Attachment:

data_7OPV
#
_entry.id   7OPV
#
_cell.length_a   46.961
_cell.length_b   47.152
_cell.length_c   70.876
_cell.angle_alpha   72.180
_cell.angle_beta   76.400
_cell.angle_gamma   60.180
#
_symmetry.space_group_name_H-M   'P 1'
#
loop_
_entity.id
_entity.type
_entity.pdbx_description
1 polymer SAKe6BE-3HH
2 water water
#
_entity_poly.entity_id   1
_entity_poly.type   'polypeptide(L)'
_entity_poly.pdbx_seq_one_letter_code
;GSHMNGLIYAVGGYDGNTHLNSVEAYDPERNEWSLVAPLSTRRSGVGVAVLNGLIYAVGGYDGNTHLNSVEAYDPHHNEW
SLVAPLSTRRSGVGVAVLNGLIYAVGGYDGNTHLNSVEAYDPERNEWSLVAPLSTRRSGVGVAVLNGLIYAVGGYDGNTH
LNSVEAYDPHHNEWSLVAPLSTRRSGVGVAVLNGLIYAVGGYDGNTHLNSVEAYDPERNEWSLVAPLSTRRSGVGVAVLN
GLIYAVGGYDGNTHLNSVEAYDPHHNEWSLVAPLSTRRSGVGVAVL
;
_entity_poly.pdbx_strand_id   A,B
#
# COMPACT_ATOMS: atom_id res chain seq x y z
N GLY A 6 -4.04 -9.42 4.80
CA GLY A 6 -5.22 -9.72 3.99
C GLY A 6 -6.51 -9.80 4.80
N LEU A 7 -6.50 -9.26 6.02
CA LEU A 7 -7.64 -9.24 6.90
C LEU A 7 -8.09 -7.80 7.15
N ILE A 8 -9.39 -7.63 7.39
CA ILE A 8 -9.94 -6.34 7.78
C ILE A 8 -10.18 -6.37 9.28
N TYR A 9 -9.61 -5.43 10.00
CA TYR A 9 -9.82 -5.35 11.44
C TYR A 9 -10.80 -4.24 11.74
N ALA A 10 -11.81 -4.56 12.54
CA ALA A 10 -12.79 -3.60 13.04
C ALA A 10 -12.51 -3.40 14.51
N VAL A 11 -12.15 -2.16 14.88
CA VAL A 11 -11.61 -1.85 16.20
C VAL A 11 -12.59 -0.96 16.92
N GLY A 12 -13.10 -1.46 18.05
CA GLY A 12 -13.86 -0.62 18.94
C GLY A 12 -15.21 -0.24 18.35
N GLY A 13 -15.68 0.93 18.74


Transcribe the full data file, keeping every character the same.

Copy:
data_7OPV
#
_entry.id   7OPV
#
_cell.length_a   46.961
_cell.length_b   47.152
_cell.length_c   70.876
_cell.angle_alpha   72.180
_cell.angle_beta   76.400
_cell.angle_gamma   60.180
#
_symmetry.space_group_name_H-M   'P 1'
#
loop_
_entity.id
_entity.type
_entity.pdbx_description
1 polymer SAKe6BE-3HH
2 water water
#
_entity_poly.entity_id   1
_entity_poly.type   'polypeptide(L)'
_entity_poly.pdbx_seq_one_letter_code
;GSHMNGLIYAVGGYDGNTHLNSVEAYDPERNEWSLVAPLSTRRSGVGVAVLNGLIYAVGGYDGNTHLNSVEAYDPHHNEW
SLVAPLSTRRSGVGVAVLNGLIYAVGGYDGNTHLNSVEAYDPERNEWSLVAPLSTRRSGVGVAVLNGLIYAVGGYDGNTH
LNSVEAYDPHHNEWSLVAPLSTRRSGVGVAVLNGLIYAVGGYDGNTHLNSVEAYDPERNEWSLVAPLSTRRSGVGVAVLN
GLIYAVGGYDGNTHLNSVEAYDPHHNEWSLVAPLSTRRSGVGVAVL
;
_entity_poly.pdbx_strand_id   A,B
#
# COMPACT_ATOMS: atom_id res chain seq x y z
N GLY A 6 -4.04 -9.42 4.80
CA GLY A 6 -5.22 -9.72 3.99
C GLY A 6 -6.51 -9.80 4.80
N LEU A 7 -6.50 -9.26 6.02
CA LEU A 7 -7.64 -9.24 6.90
C LEU A 7 -8.09 -7.80 7.15
N ILE A 8 -9.39 -7.63 7.39
CA ILE A 8 -9.94 -6.34 7.78
C ILE A 8 -10.18 -6.37 9.28
N TYR A 9 -9.61 -5.43 10.00
CA TYR A 9 -9.82 -5.35 11.44
C TYR A 9 -10.80 -4.24 11.74
N ALA A 10 -11.81 -4.56 12.54
CA ALA A 10 -12.79 -3.60 13.04
C ALA A 10 -12.51 -3.40 14.51
N VAL A 11 -12.15 -2.16 14.88
CA VAL A 11 -11.61 -1.85 16.20
C VAL A 11 -12.59 -0.96 16.92
N GLY A 12 -13.10 -1.46 18.05
CA GLY A 12 -13.86 -0.62 18.94
C GLY A 12 -15.21 -0.24 18.35
N GLY A 13 -15.68 0.93 18.74